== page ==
The West Seattle Junction may be the only intersection in Seattle where pedestrians can walk all ways across the street when they get the signal. If these things are any indication of the hipness of a neighborhood, one can deduce that the Junction must be one of the coolest places to live in Seattle, right?
People certainly agreed with that sentiment in the early 1900s. When two streetcar lines were finally constructed in 1907 along Alaska Street and California Avenue, their intersection—the Junction—was developed faster than any neighborhood in Seattle’s history. Times got tough during the great depression in the 1930s, but soon rebounded with the advent of the automobile. This was when the All Way Walk signal made its debut—too many cars were competing with too many pedestrians. And although there were a few more blips in the neighborhood’s success here and there, it’s safe to say that today, West Seattle is established and here to stay.
Who Lives Here?
- Urban Power Families - High-income couples with children.
- Six-figure salaried couples with children who live an upscale life in a metro center. Highly educated professionals working in finance, medical, and high-tech fields.
- Power Singles - High-income urban singles.
- Highly educated professionals, many with advanced degrees. They draw a handsome salary and have reasonable living expenses while living a hip, upscale life in an urban center.
- Comfy Couples - Upper-class couples.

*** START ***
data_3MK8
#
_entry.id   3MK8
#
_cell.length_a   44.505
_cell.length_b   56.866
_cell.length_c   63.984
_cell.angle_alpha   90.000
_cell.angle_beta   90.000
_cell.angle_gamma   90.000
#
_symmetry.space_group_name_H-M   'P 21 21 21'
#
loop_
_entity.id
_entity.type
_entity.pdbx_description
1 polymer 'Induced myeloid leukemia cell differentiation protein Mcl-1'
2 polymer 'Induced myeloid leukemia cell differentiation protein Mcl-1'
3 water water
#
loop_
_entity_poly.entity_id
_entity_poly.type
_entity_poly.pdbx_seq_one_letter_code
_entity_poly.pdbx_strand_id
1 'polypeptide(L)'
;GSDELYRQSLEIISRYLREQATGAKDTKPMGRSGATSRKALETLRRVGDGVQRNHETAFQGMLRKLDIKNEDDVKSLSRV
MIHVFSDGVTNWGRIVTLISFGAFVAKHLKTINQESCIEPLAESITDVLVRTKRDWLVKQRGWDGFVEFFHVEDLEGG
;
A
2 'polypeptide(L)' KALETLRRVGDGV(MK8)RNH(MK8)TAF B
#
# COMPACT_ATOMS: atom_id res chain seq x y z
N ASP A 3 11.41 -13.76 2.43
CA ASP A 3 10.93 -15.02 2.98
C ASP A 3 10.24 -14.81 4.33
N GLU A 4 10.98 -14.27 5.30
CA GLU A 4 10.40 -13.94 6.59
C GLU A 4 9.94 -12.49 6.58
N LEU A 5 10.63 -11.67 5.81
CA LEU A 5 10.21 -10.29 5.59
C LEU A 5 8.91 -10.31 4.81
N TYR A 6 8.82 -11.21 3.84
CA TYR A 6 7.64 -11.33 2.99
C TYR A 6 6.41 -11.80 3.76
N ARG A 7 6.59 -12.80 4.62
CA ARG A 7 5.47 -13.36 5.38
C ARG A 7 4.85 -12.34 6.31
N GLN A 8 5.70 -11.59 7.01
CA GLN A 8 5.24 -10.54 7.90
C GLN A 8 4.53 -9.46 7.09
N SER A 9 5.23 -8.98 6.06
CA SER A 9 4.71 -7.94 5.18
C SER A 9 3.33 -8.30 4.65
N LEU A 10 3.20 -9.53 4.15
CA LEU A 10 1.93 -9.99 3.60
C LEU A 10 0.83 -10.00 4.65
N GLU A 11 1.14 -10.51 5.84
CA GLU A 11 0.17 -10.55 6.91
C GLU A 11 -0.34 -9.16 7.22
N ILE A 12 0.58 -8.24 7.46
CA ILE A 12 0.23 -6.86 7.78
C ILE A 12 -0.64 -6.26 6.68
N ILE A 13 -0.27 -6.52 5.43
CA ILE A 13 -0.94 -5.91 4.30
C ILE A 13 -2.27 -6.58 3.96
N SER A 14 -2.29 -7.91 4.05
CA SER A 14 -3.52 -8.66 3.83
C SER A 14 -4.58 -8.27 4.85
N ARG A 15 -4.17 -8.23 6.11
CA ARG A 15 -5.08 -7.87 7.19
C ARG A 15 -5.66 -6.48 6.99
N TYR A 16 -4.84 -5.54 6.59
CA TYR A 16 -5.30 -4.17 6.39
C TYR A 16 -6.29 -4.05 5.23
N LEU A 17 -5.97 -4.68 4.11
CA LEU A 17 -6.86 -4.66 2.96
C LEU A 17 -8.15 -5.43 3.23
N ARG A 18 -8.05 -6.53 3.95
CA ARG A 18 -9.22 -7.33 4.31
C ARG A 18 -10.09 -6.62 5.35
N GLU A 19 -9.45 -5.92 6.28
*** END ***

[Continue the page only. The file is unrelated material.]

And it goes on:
- Urban couples making a mid- to upper-scale household income. Most own their own homes. Some have a college education and work in a variety of occupations, including management-level positions.
|Median Household Income||$54,171||$45,736|
|Homes With Kids||23%||18%|
|Commute Time||27 min||27 min|
The Junction is considered to be downtown West Seattle, and according to the community website, this is “Where It’s At.” And by ‘it,’ they probably mean: shopping, dining, drinking, desserting, concert going, coffee sipping, wine tasting, farmers-marketing, and on and on and on. Events like art walks, seasonal festivals, open mic nights, and outdoor movie nights keep locals and visitors busy all year round.
The neighborhood actually goes by a few names these days. You may hear it called The Junction, Alaska Junction or simply Junction. Technically there is a neighborhood to the west called Genessee, though it overlaps and many residents will simply say they live in “The Junction.”
Activities and Attractions
Some establishments worth mentioning are the Husky Deli, which has been selling groceries and ice cream since the 1930s, Easy Street Records, a funky new-and-used music shop that also serves up a cheap and delicious brunch, and Bakery Noveau, which took over the space of a historic bakery. Really, there’s no shortage of shops and eateries to pop into; it all depends on what you’re in the mood for!
Maybe you’re in the mood for something a little more active than dining and shopping. In that case, the Junction is also home to one of the only bowling alleys left in the city—West Seattle Bowl. Or, to get out in nature, check out Camp Long and its hiking trails, climbing rocks and newly constructed ropes course.
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